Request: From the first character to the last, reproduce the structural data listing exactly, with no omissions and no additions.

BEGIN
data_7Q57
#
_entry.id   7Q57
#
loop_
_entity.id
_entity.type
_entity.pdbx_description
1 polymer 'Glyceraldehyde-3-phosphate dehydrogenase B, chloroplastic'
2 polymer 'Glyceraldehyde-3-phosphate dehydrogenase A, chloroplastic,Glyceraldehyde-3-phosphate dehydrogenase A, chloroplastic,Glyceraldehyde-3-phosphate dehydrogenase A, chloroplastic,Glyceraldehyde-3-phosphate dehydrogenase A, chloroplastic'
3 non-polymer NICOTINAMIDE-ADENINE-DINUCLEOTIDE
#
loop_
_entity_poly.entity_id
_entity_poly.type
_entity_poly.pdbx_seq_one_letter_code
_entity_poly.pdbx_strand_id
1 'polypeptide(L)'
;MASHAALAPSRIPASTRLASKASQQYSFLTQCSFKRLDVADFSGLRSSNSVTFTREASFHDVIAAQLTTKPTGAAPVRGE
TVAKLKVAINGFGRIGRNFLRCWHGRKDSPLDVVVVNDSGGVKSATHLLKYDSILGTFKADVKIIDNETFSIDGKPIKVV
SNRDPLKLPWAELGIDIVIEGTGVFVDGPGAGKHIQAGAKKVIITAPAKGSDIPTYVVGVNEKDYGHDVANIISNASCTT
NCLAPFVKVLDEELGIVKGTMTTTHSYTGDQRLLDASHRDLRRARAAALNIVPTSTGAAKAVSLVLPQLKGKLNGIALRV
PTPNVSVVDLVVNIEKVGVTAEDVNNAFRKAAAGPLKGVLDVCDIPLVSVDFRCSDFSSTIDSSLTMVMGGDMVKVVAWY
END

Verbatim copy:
data_7Q57
#
_entry.id   7Q57
#
loop_
_entity.id
_entity.type
_entity.pdbx_description
1 polymer 'Glyceraldehyde-3-phosphate dehydrogenase B, chloroplastic'
2 polymer 'Glyceraldehyde-3-phosphate dehydrogenase A, chloroplastic,Glyceraldehyde-3-phosphate dehydrogenase A, chloroplastic,Glyceraldehyde-3-phosphate dehydrogenase A, chloroplastic,Glyceraldehyde-3-phosphate dehydrogenase A, chloroplastic'
3 non-polymer NICOTINAMIDE-ADENINE-DINUCLEOTIDE
#
loop_
_entity_poly.entity_id
_entity_poly.type
_entity_poly.pdbx_seq_one_letter_code
_entity_poly.pdbx_strand_id
1 'polypeptide(L)'
;MASHAALAPSRIPASTRLASKASQQYSFLTQCSFKRLDVADFSGLRSSNSVTFTREASFHDVIAAQLTTKPTGAAPVRGE
TVAKLKVAINGFGRIGRNFLRCWHGRKDSPLDVVVVNDSGGVKSATHLLKYDSILGTFKADVKIIDNETFSIDGKPIKVV
SNRDPLKLPWAELGIDIVIEGTGVFVDGPGAGKHIQAGAKKVIITAPAKGSDIPTYVVGVNEKDYGHDVANIISNASCTT
NCLAPFVKVLDEELGIVKGTMTTTHSYTGDQRLLDASHRDLRRARAAALNIVPTSTGAAKAVSLVLPQLKGKLNGIALRV
PTPNVSVVDLVVNIEKVGVTAEDVNNAFRKAAAGPLKGVLDVCDIPLVSVDFRCSDFSSTIDSSLTMVMGGDMVKVVAWY